Unanswered questions prolong Uvalde’s healing
Residents struggle to unify as a new school year starts
UVALDE, Texas—In the center of town, there is little to hear except the traffic rushing by—and sobs. A woman in a maroon T-shirt, the signature color of the grieving town, kneels in front of one of the 22 crosses that encircle a silent fountain.
A group of friends and family gather around the grieving aunt. Someone places a large, stuffed lion next to the memorial. “Happy Birthday!” is written in blue letters on a green ribbon draped across a pile of flowers. The wind rustles red, yellow, and turquoise balloons tied to the top of the cross. “Miss You!” is written across two of them. The names of the 21 victims are printed on the back of a well-wisher’s T-shirt.
Uziya Garcia would have turned 11 on Aug. 13. He lived with his aunt and uncle, Nikki and Brett Cross. He was one of the 19 children gunned down, along with their two teachers, by 18-year-old Salvador Ramos at Robb Elementary School on May 24.
Almost three months ago, the town center was a frenzy of activity as reporters filmed stand-ups and well-wishers from miles away offered everything from prayer to free snow cones. Now, the area is quiet except for the small group of mourners. The town of about 15,000 residents is struggling to remain unified as it begins to reckon with its loss and prepare to send the children back to school.
Manuel Rizo and his wife, Julissa, stood by the crosses to support the family mourning Uziya’s birthday. The Rizos lost a niece, Jacklyn “Jackie” Cazares. She was 9.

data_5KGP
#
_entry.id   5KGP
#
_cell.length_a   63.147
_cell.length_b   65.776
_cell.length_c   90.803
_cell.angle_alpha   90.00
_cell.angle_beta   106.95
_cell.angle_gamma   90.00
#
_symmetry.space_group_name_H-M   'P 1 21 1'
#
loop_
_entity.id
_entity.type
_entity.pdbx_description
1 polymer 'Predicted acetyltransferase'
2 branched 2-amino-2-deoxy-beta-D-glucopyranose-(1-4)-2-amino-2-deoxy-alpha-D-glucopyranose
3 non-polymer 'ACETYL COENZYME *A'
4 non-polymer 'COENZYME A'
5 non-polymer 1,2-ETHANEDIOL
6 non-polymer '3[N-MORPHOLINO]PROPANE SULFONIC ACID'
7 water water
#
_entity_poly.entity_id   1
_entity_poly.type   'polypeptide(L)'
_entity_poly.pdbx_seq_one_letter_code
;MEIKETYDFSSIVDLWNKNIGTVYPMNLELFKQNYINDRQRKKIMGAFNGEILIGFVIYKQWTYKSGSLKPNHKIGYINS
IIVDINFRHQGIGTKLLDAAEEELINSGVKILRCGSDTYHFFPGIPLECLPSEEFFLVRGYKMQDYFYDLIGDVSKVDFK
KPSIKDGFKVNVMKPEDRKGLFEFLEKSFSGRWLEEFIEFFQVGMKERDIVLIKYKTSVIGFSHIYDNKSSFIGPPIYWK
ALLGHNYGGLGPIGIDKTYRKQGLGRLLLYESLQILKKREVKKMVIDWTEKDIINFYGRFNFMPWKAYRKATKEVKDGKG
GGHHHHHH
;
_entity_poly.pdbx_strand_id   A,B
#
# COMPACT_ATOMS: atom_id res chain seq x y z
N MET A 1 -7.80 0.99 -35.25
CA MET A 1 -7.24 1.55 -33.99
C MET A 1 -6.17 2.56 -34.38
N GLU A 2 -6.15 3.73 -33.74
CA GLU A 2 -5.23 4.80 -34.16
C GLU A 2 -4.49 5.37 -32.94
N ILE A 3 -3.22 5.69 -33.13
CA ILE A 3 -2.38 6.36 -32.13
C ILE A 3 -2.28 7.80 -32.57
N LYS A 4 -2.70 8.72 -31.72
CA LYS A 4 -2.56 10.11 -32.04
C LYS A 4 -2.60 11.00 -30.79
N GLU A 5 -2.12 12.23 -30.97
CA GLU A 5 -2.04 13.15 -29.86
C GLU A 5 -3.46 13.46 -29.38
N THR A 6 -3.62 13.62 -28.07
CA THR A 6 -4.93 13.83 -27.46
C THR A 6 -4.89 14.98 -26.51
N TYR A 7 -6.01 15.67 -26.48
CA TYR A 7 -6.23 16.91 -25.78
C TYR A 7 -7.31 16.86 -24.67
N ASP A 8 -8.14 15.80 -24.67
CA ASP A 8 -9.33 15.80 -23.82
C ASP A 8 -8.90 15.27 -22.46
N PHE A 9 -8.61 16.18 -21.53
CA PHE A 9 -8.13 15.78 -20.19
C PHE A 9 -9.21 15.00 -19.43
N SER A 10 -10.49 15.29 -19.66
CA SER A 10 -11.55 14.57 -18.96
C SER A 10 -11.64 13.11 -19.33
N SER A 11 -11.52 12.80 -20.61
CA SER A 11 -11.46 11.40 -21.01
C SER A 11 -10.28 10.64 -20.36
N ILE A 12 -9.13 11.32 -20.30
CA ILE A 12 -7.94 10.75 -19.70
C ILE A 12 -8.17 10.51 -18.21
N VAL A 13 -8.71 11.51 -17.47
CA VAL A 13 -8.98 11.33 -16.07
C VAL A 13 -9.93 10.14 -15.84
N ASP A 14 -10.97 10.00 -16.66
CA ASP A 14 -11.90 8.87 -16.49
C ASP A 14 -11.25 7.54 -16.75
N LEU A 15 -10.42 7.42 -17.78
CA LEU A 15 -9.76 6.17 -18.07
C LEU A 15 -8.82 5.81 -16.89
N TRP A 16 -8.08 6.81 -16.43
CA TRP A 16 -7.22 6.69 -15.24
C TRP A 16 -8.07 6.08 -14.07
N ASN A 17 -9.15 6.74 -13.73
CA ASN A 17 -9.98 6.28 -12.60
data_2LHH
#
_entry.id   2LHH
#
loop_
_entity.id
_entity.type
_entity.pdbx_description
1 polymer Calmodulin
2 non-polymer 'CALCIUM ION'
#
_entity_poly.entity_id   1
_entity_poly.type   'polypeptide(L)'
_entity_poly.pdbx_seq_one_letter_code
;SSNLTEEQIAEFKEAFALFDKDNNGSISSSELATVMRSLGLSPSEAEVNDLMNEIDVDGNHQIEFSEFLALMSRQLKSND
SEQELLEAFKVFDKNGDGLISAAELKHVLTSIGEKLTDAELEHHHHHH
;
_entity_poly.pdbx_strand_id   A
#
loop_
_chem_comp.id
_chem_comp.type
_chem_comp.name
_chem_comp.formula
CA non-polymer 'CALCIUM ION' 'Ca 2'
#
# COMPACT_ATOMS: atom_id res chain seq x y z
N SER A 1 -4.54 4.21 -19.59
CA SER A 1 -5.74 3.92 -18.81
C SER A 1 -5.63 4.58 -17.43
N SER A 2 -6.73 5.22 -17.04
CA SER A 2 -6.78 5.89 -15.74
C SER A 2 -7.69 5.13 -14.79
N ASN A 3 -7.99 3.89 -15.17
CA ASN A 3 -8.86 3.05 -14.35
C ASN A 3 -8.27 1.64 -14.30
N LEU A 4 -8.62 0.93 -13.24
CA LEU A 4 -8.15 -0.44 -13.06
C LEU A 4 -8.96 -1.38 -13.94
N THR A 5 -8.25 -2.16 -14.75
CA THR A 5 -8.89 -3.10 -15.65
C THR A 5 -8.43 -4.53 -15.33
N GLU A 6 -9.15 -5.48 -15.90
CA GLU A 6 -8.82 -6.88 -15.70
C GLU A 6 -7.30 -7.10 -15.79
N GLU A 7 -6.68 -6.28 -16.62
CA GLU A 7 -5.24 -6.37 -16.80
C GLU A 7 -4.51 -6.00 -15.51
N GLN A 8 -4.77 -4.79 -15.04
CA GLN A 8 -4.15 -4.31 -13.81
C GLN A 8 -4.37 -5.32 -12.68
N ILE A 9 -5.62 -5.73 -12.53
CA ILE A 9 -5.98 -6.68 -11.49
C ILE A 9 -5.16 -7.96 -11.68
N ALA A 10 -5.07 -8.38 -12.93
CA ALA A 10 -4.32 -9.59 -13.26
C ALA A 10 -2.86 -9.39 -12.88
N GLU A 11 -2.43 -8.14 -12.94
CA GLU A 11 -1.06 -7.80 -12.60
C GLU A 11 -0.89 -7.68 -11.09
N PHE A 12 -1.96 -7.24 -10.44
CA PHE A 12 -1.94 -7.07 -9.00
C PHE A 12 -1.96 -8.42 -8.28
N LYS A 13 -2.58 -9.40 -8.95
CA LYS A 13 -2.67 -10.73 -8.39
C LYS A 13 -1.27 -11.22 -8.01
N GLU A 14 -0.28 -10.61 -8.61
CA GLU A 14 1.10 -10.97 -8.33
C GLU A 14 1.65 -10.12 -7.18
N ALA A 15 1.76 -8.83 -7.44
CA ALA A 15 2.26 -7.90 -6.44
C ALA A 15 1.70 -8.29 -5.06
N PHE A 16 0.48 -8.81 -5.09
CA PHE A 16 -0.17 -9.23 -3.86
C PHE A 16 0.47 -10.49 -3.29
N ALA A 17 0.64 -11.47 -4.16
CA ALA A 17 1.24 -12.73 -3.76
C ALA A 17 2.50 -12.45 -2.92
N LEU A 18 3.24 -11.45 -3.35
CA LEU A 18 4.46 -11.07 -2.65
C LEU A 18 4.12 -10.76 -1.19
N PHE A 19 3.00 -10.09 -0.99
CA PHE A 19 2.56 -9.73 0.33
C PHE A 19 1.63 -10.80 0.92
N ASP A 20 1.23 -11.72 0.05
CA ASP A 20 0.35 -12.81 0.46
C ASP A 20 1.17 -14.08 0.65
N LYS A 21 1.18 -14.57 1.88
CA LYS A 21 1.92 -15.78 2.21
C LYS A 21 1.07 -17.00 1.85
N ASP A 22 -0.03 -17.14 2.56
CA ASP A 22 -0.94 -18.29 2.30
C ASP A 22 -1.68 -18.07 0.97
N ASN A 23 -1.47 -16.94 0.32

Manuel has seen unanswered questions lead to anger. Law enforcement did not enter the classroom where the shooter held the children—some of them still alive and in need of medical attention—for over an hour. Other reports revealed failures on the part of the school district to follow proper procedure and secure the building. Uvalde Consolidated Independent School District Police Chief Pete Arredondo has been placed on administrative leave.
“[Residents] are frustrated and confused because every time they turn around there is something that comes out that the families didn’t know about,” Manuel said.
His brother, Jesse Rizo, is asking some of those questions at city council meetings and before the school board. I spoke with Jesse on the front porch of his brother’s terra-cotta colored house in Batesville, another tiny Texas town of about 1,700. He wore jeans and a maroon shirt with a “21” in white surrounded by a halo and angel wings. He wants the school district to commission an independent analysis to determine whether it systematically failed to follow procedure.
“You can build me a fence. You can show me a bag full of money. You build the best cafeteria. You can hire all these troopers. But you haven’t convinced me that you’ve learned anything,” he said. The district is installing fences at some schools. Thirty-three Texas Department of Public Safety officers will be deployed across the school district throughout the year.
Three weeks before the shooting, Jesse gathered here with a large group of extended family to celebrate Jackie’s first communion: “She was the one who brought us together.” After the ceremony at St. Patrick’s—a small, western-style Catholic church—they ate brisket and potato salad. Jesse turned on the radio and a country song came on. He asked Jackie if she wanted to dance and taught her how to two-step. She twirled in her white lace dress. He told her she looked beautiful.
“It’s the last time we got to see her as a group like that … as a whole family.”
On the day of the shooting, Jesse texted Jackie’s mom, Gloria Cazares, to find out if she was okay. He received a one-word reply: “no.”